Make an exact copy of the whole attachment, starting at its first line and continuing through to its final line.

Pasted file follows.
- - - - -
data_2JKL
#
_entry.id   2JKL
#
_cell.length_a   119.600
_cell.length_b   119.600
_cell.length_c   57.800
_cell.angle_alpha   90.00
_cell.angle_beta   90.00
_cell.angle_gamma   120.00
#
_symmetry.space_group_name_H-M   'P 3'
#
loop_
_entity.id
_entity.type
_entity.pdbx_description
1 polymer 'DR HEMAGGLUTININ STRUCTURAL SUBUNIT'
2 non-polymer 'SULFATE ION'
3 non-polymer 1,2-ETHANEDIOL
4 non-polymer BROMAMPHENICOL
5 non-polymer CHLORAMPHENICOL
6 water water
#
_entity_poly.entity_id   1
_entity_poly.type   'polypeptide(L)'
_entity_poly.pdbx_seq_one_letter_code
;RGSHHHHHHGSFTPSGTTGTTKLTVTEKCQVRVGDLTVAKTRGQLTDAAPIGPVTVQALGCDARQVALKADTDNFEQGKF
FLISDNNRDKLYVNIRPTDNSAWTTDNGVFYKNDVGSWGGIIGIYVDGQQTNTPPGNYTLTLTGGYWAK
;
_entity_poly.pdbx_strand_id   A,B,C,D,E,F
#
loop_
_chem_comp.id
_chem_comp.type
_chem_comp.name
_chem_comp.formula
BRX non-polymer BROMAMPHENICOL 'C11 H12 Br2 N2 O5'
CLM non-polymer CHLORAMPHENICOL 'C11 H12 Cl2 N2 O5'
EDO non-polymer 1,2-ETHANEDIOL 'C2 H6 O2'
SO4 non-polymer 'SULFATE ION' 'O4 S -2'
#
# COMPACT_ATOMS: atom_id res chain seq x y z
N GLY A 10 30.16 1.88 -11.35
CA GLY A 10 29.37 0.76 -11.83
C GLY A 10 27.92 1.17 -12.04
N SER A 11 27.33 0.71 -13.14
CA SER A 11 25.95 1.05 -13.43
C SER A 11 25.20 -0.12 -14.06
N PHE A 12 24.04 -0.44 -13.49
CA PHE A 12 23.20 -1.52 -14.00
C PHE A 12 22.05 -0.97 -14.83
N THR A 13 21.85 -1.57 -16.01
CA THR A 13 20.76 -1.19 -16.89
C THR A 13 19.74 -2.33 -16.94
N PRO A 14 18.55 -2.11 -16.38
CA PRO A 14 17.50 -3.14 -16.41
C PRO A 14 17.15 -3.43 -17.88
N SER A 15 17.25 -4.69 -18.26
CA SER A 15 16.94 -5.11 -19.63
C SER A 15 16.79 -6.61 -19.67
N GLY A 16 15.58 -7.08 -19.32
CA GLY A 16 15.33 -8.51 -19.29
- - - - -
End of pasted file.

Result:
data_2JKL
#
_entry.id   2JKL
#
_cell.length_a   119.600
_cell.length_b   119.600
_cell.length_c   57.800
_cell.angle_alpha   90.00
_cell.angle_beta   90.00
_cell.angle_gamma   120.00
#
_symmetry.space_group_name_H-M   'P 3'
#
loop_
_entity.id
_entity.type
_entity.pdbx_description
1 polymer 'DR HEMAGGLUTININ STRUCTURAL SUBUNIT'
2 non-polymer 'SULFATE ION'
3 non-polymer 1,2-ETHANEDIOL
4 non-polymer BROMAMPHENICOL
5 non-polymer CHLORAMPHENICOL
6 water water
#
_entity_poly.entity_id   1
_entity_poly.type   'polypeptide(L)'
_entity_poly.pdbx_seq_one_letter_code
;RGSHHHHHHGSFTPSGTTGTTKLTVTEKCQVRVGDLTVAKTRGQLTDAAPIGPVTVQALGCDARQVALKADTDNFEQGKF
FLISDNNRDKLYVNIRPTDNSAWTTDNGVFYKNDVGSWGGIIGIYVDGQQTNTPPGNYTLTLTGGYWAK
;
_entity_poly.pdbx_strand_id   A,B,C,D,E,F
#
loop_
_chem_comp.id
_chem_comp.type
_chem_comp.name
_chem_comp.formula
BRX non-polymer BROMAMPHENICOL 'C11 H12 Br2 N2 O5'
CLM non-polymer CHLORAMPHENICOL 'C11 H12 Cl2 N2 O5'
EDO non-polymer 1,2-ETHANEDIOL 'C2 H6 O2'
SO4 non-polymer 'SULFATE ION' 'O4 S -2'
#
# COMPACT_ATOMS: atom_id res chain seq x y z
N GLY A 10 30.16 1.88 -11.35
CA GLY A 10 29.37 0.76 -11.83
C GLY A 10 27.92 1.17 -12.04
N SER A 11 27.33 0.71 -13.14
CA SER A 11 25.95 1.05 -13.43
C SER A 11 25.20 -0.12 -14.06
N PHE A 12 24.04 -0.44 -13.49
CA PHE A 12 23.20 -1.52 -14.00
C PHE A 12 22.05 -0.97 -14.83
N THR A 13 21.85 -1.57 -16.01
CA THR A 13 20.76 -1.19 -16.89
C THR A 13 19.74 -2.33 -16.94
N PRO A 14 18.55 -2.11 -16.38
CA PRO A 14 17.50 -3.14 -16.41
C PRO A 14 17.15 -3.43 -17.88
N SER A 15 17.25 -4.69 -18.26
CA SER A 15 16.94 -5.11 -19.63
C SER A 15 16.79 -6.61 -19.67
N GLY A 16 15.58 -7.08 -19.32
CA GLY A 16 15.33 -8.51 -19.29